We need to talk about stars in west end shows

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Are theatres becoming too dependent on stars to sell out their shows? Heather Nash discusses the Wyndham Theatre‘s lastest production of Don Juan…

A star name can ensure the sell-out success of almost any show in the West End these days. I should know, since I’ve fallen for that particular marketing ploy more than once in the past. Most recently it was the lure of seeing David Tennant live in the production of Don Juan in Soho at the Wyndham’s Theatre in London. As a venue, the Wyndham’s is revered and as an actor David Tennant is one of Britain’s most talented and most loved. Fresh off binging Broadchurch when the show was announced, I booked straight away. I almost wish I hadn’t.

Don Juan in Soho is a modern update on Moliere’s Dom Juan, originally a comedy and also a morality play. The character of Don Juan (irritatingly referred to as ‘DJ’ in Patrick Marber’s re-write) is a libertine; a self-confessed sex-addict who has not a strand of decency or regret, or indeed a conscience, left in him. He cheats on his wife and parades around Soho like a peacock who’s taken too much Viagra, until, bizarrely, a statue he’s cavorting around turns out to be a messenger from God. DJ dies in a bloody battle, and is banished to hell for his wicked ways. The end.

Marber’s re-write barely holds Moliere’s original play and the modern setting together. The story-line is out-dated and played for cheap laughs, mostly aimed at the women DJ’s seducing. The explicit sex is neither particularly shocking, nor actually particularly funny. David Tennant just about hangs on to his credibility – he seems to be having fun with the character on stage, and his jaunty posture and drawling accent nail DJ’s devil-may-care attitude. But DJ is meant to be an irredeemable character, whereas Tennant just has you scoffing slightly. He’s too endearing. Because we know Tennant, he’s a star and we love him anyway.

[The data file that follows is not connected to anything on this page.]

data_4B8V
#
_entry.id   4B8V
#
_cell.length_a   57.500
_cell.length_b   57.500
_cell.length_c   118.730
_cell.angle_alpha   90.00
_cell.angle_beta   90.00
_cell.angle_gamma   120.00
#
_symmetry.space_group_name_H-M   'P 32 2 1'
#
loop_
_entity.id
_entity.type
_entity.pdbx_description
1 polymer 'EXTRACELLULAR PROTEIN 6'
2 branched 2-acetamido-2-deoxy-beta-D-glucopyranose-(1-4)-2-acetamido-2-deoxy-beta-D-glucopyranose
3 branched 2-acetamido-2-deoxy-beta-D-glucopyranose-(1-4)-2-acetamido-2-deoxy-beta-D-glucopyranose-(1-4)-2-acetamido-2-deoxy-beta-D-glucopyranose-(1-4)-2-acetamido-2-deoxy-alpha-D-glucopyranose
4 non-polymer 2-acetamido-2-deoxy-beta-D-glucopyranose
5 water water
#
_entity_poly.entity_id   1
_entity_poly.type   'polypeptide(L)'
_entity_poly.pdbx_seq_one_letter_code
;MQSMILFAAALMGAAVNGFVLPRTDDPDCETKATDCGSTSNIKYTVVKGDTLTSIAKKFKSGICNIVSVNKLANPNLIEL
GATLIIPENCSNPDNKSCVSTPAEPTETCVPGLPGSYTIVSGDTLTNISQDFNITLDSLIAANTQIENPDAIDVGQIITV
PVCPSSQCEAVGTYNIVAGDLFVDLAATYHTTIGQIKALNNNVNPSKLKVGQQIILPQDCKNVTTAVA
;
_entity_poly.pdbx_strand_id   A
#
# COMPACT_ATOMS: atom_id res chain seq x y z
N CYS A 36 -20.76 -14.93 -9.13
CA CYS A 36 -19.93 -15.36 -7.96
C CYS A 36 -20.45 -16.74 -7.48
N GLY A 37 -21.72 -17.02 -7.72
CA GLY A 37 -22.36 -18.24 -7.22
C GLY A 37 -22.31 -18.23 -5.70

‘It’s an understandable move by the company to cast Tennant, but his talent seems somewhat wasted on this production’

And that is wherein the problem lies. If Tennant seems to be the wrong casting choice, it seems fair to conclude that he was cast for his public appeal. As almost the sole name in the show, it was on his credibility that the run sold out almost before it was out of previews. Most critics have panned the production, making exceptions for Tennant, but bemoaning the play’s frothy, and even a bit dull, writing. It’s an understandable move by the company to cast Tennant, but his talent seems somewhat wasted on this production, and it seems an easy way for the theatre to rake in the audience.

West-end theatre is commercial, there’s no way around that, especially when people are knuckling down on budgets for things like theatre. But so often these big name actors are pushed centre stage in lack-lustre productions flogged on their star quality alone. Take the Duke of York Theatre’s production of Doctor Faustus last year starring Kit Harington. The combination of a play that most people have at least heard of and a household name like Harington meant that it enjoyed sell-out performances, but the production itself was a bizarre mix of modern and original and Harington spent most of the performance looking slightly confused as to why he was being asked to run around the stage in his underpants. It’s worth noting that Tennant too was stripped down to a pair of boxers. Is ogling the famous name a selling point now too? Richard Madden and Lily James earned limp reviews for their star-studded Romeo & Juliet, despite Kenneth Branagh’s direction. It was no coincidence that it was just after the two starred in Disney’s live-action Cinderella, and people were delighted at the chance to see their chemistry translate on stage.

‘Big name actors are pushed centre stage in lack-lustre productions flogged on their star quality alone’

Theatre is a notoriously hard industry to break into, and British acting is already bursting with talent. Even in theatre circles big respected names may not be considered capable of ‘opening a show’ like a TV celebrity can, and so other actors miss out. But it leaves a bitter taste in my mouth. In short, I’m left wondering when exactly London’s theatre became simply a competition of marketing strategies and booking famous faces.

Heather Nash

(Image courtesy of Helen Maybanks)

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